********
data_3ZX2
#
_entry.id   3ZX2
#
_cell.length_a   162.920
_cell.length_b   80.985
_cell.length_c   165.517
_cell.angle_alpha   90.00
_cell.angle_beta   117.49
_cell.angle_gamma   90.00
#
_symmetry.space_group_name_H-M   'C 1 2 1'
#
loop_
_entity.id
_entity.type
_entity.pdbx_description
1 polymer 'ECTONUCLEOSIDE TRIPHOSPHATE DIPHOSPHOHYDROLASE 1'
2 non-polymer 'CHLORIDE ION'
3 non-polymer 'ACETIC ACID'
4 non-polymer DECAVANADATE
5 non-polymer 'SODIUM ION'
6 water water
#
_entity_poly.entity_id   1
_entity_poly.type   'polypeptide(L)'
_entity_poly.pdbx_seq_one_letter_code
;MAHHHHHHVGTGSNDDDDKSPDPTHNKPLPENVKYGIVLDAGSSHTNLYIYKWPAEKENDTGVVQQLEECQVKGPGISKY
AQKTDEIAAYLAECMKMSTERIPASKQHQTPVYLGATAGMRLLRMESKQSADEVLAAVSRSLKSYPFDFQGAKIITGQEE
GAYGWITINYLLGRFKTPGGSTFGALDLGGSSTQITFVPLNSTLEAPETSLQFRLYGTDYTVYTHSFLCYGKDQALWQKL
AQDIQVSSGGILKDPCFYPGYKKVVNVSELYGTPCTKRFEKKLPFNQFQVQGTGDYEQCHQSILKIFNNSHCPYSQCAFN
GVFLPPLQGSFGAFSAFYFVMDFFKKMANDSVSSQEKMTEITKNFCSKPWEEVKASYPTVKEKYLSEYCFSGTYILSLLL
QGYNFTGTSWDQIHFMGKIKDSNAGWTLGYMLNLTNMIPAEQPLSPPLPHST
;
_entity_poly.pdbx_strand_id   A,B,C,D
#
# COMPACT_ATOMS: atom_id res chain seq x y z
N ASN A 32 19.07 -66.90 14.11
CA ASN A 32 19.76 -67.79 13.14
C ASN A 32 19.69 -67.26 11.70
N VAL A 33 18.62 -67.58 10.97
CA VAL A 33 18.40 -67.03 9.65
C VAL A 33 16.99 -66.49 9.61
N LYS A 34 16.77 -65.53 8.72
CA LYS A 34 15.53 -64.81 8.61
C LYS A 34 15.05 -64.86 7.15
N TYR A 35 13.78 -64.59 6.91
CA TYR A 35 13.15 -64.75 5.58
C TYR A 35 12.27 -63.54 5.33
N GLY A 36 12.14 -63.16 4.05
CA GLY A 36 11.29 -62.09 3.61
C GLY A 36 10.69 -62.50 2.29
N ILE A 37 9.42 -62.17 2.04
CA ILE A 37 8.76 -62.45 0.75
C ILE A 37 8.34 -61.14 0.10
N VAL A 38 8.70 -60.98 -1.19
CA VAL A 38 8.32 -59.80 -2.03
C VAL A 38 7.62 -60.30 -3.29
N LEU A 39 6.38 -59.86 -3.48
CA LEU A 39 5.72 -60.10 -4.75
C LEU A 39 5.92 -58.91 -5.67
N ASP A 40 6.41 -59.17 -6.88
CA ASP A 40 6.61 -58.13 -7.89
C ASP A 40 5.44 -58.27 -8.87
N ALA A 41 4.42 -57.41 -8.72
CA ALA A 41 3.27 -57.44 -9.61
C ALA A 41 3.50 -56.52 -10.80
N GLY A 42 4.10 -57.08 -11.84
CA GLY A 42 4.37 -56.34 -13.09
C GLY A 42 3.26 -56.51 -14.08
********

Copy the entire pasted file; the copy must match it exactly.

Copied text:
data_3ZX2
#
_entry.id   3ZX2
#
_cell.length_a   162.920
_cell.length_b   80.985
_cell.length_c   165.517
_cell.angle_alpha   90.00
_cell.angle_beta   117.49
_cell.angle_gamma   90.00
#
_symmetry.space_group_name_H-M   'C 1 2 1'
#
loop_
_entity.id
_entity.type
_entity.pdbx_description
1 polymer 'ECTONUCLEOSIDE TRIPHOSPHATE DIPHOSPHOHYDROLASE 1'
2 non-polymer 'CHLORIDE ION'
3 non-polymer 'ACETIC ACID'
4 non-polymer DECAVANADATE
5 non-polymer 'SODIUM ION'
6 water water
#
_entity_poly.entity_id   1
_entity_poly.type   'polypeptide(L)'
_entity_poly.pdbx_seq_one_letter_code
;MAHHHHHHVGTGSNDDDDKSPDPTHNKPLPENVKYGIVLDAGSSHTNLYIYKWPAEKENDTGVVQQLEECQVKGPGISKY
AQKTDEIAAYLAECMKMSTERIPASKQHQTPVYLGATAGMRLLRMESKQSADEVLAAVSRSLKSYPFDFQGAKIITGQEE
GAYGWITINYLLGRFKTPGGSTFGALDLGGSSTQITFVPLNSTLEAPETSLQFRLYGTDYTVYTHSFLCYGKDQALWQKL
AQDIQVSSGGILKDPCFYPGYKKVVNVSELYGTPCTKRFEKKLPFNQFQVQGTGDYEQCHQSILKIFNNSHCPYSQCAFN
GVFLPPLQGSFGAFSAFYFVMDFFKKMANDSVSSQEKMTEITKNFCSKPWEEVKASYPTVKEKYLSEYCFSGTYILSLLL
QGYNFTGTSWDQIHFMGKIKDSNAGWTLGYMLNLTNMIPAEQPLSPPLPHST
;
_entity_poly.pdbx_strand_id   A,B,C,D
#
# COMPACT_ATOMS: atom_id res chain seq x y z
N ASN A 32 19.07 -66.90 14.11
CA ASN A 32 19.76 -67.79 13.14
C ASN A 32 19.69 -67.26 11.70
N VAL A 33 18.62 -67.58 10.97
CA VAL A 33 18.40 -67.03 9.65
C VAL A 33 16.99 -66.49 9.61
N LYS A 34 16.77 -65.53 8.72
CA LYS A 34 15.53 -64.81 8.61
C LYS A 34 15.05 -64.86 7.15
N TYR A 35 13.78 -64.59 6.91
CA TYR A 35 13.15 -64.75 5.58
C TYR A 35 12.27 -63.54 5.33
N GLY A 36 12.14 -63.16 4.05
CA GLY A 36 11.29 -62.09 3.61
C GLY A 36 10.69 -62.50 2.29
N ILE A 37 9.42 -62.17 2.04
CA ILE A 37 8.76 -62.45 0.75
C ILE A 37 8.34 -61.14 0.10
N VAL A 38 8.70 -60.98 -1.19
CA VAL A 38 8.32 -59.80 -2.03
C VAL A 38 7.62 -60.30 -3.29
N LEU A 39 6.38 -59.86 -3.48
CA LEU A 39 5.72 -60.10 -4.75
C LEU A 39 5.92 -58.91 -5.67
N ASP A 40 6.41 -59.17 -6.88
CA ASP A 40 6.61 -58.13 -7.89
C ASP A 40 5.44 -58.27 -8.87
N ALA A 41 4.42 -57.41 -8.72
CA ALA A 41 3.27 -57.44 -9.61
C ALA A 41 3.50 -56.52 -10.80
N GLY A 42 4.10 -57.08 -11.84
CA GLY A 42 4.37 -56.34 -13.09
C GLY A 42 3.26 -56.51 -14.08